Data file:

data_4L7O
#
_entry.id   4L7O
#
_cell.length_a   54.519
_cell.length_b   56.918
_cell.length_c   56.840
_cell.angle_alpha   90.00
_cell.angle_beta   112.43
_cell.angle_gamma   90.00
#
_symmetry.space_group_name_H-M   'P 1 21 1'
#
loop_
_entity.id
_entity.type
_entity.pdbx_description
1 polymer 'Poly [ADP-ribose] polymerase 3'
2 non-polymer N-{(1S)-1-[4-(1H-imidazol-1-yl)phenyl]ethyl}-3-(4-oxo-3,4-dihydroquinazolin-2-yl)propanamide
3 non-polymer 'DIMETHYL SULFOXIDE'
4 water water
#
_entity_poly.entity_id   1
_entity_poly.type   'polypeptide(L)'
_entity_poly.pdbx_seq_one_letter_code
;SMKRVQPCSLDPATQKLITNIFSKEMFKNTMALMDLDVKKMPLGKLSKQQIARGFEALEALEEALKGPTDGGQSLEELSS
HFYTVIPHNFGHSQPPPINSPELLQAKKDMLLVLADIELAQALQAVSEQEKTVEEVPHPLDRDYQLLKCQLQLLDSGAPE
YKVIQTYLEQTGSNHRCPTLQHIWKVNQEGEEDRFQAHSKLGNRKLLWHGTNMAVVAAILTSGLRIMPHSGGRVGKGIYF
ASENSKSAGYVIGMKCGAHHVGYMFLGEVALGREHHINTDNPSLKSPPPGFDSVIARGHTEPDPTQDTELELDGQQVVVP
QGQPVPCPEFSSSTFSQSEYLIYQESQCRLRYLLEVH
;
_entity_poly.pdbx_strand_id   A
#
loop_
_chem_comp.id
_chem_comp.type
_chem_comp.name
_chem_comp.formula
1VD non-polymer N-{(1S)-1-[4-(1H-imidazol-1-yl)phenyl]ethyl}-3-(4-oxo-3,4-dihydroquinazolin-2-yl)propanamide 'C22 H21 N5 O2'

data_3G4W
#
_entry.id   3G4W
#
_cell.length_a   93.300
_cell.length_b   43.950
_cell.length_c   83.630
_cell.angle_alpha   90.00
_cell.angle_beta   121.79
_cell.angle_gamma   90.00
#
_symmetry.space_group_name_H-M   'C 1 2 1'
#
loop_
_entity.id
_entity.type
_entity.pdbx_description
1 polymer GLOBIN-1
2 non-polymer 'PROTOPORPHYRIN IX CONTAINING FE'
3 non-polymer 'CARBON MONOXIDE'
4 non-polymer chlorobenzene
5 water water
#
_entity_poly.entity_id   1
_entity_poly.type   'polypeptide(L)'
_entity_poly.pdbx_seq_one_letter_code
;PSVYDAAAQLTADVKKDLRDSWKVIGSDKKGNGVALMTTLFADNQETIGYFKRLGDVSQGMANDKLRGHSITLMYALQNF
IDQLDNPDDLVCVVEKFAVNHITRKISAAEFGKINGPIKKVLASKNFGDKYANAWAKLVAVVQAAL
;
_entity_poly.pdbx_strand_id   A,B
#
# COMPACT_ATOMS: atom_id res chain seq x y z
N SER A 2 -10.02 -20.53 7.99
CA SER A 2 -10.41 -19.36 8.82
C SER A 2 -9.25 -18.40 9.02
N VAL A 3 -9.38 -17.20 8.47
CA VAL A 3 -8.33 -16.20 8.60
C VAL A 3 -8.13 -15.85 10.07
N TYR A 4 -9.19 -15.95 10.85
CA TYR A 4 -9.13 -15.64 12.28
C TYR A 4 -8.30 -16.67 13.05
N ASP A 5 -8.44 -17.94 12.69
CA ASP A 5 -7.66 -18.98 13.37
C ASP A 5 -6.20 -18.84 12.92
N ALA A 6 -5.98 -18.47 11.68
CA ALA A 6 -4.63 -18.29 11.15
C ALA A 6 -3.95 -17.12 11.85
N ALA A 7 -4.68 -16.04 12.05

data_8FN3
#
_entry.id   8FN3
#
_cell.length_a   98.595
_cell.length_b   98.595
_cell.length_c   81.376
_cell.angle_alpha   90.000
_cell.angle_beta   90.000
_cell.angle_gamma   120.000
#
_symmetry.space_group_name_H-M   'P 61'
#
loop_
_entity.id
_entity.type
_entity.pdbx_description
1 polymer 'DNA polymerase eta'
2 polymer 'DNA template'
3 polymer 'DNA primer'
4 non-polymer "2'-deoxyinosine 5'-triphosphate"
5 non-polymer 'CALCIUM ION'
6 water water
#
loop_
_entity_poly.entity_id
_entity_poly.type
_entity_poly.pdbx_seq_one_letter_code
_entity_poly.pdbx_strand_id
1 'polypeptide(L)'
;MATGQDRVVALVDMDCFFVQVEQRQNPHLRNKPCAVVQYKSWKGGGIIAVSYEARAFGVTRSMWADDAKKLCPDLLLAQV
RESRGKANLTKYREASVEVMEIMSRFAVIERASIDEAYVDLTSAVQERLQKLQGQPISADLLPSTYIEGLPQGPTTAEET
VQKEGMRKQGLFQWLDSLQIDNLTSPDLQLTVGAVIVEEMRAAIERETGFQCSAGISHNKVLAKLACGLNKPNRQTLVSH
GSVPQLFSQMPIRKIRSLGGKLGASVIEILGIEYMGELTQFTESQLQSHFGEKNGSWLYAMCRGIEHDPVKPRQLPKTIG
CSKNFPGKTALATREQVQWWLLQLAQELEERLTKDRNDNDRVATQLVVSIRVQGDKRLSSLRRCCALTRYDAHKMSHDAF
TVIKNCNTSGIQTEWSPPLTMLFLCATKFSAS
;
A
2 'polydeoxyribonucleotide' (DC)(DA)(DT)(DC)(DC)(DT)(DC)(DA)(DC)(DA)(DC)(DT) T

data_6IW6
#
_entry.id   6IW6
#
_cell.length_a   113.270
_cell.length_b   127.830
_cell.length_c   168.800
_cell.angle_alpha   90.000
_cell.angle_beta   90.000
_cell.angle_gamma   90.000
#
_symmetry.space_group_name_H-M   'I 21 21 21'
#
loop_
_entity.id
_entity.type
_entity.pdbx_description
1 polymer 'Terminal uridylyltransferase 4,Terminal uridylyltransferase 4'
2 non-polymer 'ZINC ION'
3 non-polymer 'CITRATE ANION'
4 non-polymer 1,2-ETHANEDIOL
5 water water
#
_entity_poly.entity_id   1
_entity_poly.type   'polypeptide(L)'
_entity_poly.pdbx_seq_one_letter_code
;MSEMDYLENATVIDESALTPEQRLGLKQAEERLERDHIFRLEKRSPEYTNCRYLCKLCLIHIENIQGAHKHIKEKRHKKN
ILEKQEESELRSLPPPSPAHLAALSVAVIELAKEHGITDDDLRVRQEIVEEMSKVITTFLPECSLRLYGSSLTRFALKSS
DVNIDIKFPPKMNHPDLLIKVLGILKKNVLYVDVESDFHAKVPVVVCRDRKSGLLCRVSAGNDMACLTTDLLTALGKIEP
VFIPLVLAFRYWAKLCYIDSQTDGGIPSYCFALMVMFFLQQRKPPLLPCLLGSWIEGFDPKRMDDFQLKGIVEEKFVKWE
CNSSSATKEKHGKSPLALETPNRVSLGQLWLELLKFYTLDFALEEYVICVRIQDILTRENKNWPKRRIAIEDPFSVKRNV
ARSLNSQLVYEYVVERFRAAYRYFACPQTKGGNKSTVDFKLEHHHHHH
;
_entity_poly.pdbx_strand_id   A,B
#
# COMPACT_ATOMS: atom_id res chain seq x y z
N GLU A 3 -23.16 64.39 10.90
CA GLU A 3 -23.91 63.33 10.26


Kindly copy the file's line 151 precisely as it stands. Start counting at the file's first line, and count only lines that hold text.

_entity_poly.type   'polypeptide(L)'